If you’re thinking about joining a daffodil group to meet other daffodil enthusiasts, I hope these links will help you find a group in your area.
Here’s a link to the Daffodil Society’s Mid Southern Daffodil Group Page.
Here’s a link to the Daffodil Society’s Northern Group Page.
Here’s a link to the Daffodil Society’s Wessex Group Page.
Here’s a link to the Lincolnshire Daffodil Society‘s website.
Here’s a link to the Scottish Rock Garden Club.
Here’s a link to the Northern Ireland Daffodil Group.
Have you thought about entering your daffodils into a local or national spring show? If you’d like to enter your daffodils into one of this year’s spring shows, here’s some advice and showing tips for novice exhibitors from the Daffodil Society’s Chairman, Jackie Petherbridge.
Here’s some information from the Daffodil Society about the Judging of Exhibition Blooms.
The Daffodil Society, Society regional groups and some affiliated societies may have some restricted classes in their show schedule, here’s the 2015 list of the Daffodil Society’s Approved Cultivars For Restricted Classes.
Here’s the 2016 list of the Daffodil Society’s Approved Intermediate Cultivars.
Here’s the 2016 list of the Daffodil Society’s Approved Miniature Cultivars and Species.
For a list of 2016 Daffodil Shows and Competitions, please click here.
For a list of garden and exhibition quality daffodil bulb suppliers please click here.
Daffodils In Memory
Sponsoring one of Wakehurst Place’s bulb displays is a special way to celebrate the life of a loved one or mark a special anniversary or event. More information can be found here.
Daffodils for Hope – Marie Curie Daffodil Appeal
For information on beautiful Daffodil Gardens and Events to visit in 2016, please click here.
For information on places to buy exhibition, heritage and garden daffodils, please click here.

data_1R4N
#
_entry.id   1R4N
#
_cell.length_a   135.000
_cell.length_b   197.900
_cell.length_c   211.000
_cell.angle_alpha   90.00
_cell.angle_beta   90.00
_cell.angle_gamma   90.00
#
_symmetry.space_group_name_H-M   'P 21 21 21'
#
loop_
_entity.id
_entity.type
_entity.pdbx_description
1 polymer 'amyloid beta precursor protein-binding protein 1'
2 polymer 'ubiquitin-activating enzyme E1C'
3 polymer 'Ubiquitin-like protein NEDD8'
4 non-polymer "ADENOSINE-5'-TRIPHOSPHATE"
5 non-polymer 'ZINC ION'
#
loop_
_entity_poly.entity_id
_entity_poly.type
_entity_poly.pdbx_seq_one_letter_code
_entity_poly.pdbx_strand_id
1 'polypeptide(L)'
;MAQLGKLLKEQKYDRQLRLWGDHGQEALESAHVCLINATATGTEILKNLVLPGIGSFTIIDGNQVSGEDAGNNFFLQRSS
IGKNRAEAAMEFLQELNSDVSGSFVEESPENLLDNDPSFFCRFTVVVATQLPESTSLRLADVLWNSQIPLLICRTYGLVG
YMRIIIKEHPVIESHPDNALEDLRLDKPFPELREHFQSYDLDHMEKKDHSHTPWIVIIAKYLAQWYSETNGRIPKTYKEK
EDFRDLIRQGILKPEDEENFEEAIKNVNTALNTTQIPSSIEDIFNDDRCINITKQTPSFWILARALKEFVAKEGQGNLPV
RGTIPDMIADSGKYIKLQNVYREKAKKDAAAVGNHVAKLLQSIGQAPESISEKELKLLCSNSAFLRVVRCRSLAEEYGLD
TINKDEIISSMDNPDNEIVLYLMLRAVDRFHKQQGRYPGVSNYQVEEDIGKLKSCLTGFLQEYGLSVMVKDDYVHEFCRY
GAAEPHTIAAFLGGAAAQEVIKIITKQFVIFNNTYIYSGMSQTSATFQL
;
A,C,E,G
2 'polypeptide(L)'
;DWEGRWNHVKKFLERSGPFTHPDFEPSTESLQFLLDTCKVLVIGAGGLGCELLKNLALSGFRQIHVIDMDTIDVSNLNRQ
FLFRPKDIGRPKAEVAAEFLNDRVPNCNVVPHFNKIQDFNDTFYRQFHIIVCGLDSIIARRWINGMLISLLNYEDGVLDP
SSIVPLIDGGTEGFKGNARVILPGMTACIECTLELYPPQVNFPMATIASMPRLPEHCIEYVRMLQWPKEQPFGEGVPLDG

To read more about daffodils, please click here.
Other articles that may interest you………………..
To read about The Daffodil Society Mid Southern Group Spring Show at Cobham in Surrey, please click here.
For information, dates, and details of 2017 Daffodil Shows and Competitions, please click here.
To read about The RHS London Spring Plant Extravaganza 2016 and see pictures of a new daffodil – a double flowered sport of Narcissus ‘Tête-à-tête’, please click here.
For information on beautiful gardens, with large collections of daffodils, to visit and daffodil events to attend in 2017, please click here.
For dates and details of specialist plant fairs, sales and swaps being held in 2017, please click here.
To read the results of my 2015 Sweet Pea Trial, please click here.
For tips on long flowered, easy to grow, container plants, that also benefit bees and butterflies, please click here.
For tips on protecting your plants from slugs and snails without using slug pellets, please click here.
To read about buying British-grown, seasonal cut flowers, please click here.
To read about growing indoor mushrooms, please click here.
For helpful ideas if you’re gardening on a budget, please click here.